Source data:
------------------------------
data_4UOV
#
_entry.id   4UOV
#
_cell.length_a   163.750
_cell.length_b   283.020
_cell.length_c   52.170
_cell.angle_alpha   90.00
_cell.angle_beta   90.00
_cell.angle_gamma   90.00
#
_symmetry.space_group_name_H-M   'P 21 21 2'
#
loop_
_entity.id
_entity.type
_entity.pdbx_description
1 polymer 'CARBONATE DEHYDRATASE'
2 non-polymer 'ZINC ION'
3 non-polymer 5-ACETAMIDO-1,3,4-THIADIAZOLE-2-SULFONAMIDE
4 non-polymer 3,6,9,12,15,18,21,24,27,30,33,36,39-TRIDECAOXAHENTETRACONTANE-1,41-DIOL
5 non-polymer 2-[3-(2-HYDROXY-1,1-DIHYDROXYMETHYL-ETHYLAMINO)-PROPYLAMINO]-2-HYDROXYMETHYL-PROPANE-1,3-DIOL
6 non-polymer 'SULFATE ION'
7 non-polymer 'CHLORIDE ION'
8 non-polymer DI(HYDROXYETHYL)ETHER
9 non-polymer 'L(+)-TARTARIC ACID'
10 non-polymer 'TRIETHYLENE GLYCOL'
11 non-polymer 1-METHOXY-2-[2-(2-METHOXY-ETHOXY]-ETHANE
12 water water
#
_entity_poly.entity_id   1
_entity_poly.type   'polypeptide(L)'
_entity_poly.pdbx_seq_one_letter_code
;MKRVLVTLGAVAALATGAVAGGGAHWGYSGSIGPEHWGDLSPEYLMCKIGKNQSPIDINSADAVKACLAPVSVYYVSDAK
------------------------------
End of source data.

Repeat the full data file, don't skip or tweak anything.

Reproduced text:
data_4UOV
#
_entry.id   4UOV
#
_cell.length_a   163.750
_cell.length_b   283.020
_cell.length_c   52.170
_cell.angle_alpha   90.00
_cell.angle_beta   90.00
_cell.angle_gamma   90.00
#
_symmetry.space_group_name_H-M   'P 21 21 2'
#
loop_
_entity.id
_entity.type
_entity.pdbx_description
1 polymer 'CARBONATE DEHYDRATASE'
2 non-polymer 'ZINC ION'
3 non-polymer 5-ACETAMIDO-1,3,4-THIADIAZOLE-2-SULFONAMIDE
4 non-polymer 3,6,9,12,15,18,21,24,27,30,33,36,39-TRIDECAOXAHENTETRACONTANE-1,41-DIOL
5 non-polymer 2-[3-(2-HYDROXY-1,1-DIHYDROXYMETHYL-ETHYLAMINO)-PROPYLAMINO]-2-HYDROXYMETHYL-PROPANE-1,3-DIOL
6 non-polymer 'SULFATE ION'
7 non-polymer 'CHLORIDE ION'
8 non-polymer DI(HYDROXYETHYL)ETHER
9 non-polymer 'L(+)-TARTARIC ACID'
10 non-polymer 'TRIETHYLENE GLYCOL'
11 non-polymer 1-METHOXY-2-[2-(2-METHOXY-ETHOXY]-ETHANE
12 water water
#
_entity_poly.entity_id   1
_entity_poly.type   'polypeptide(L)'
_entity_poly.pdbx_seq_one_letter_code
;MKRVLVTLGAVAALATGAVAGGGAHWGYSGSIGPEHWGDLSPEYLMCKIGKNQSPIDINSADAVKACLAPVSVYYVSDAK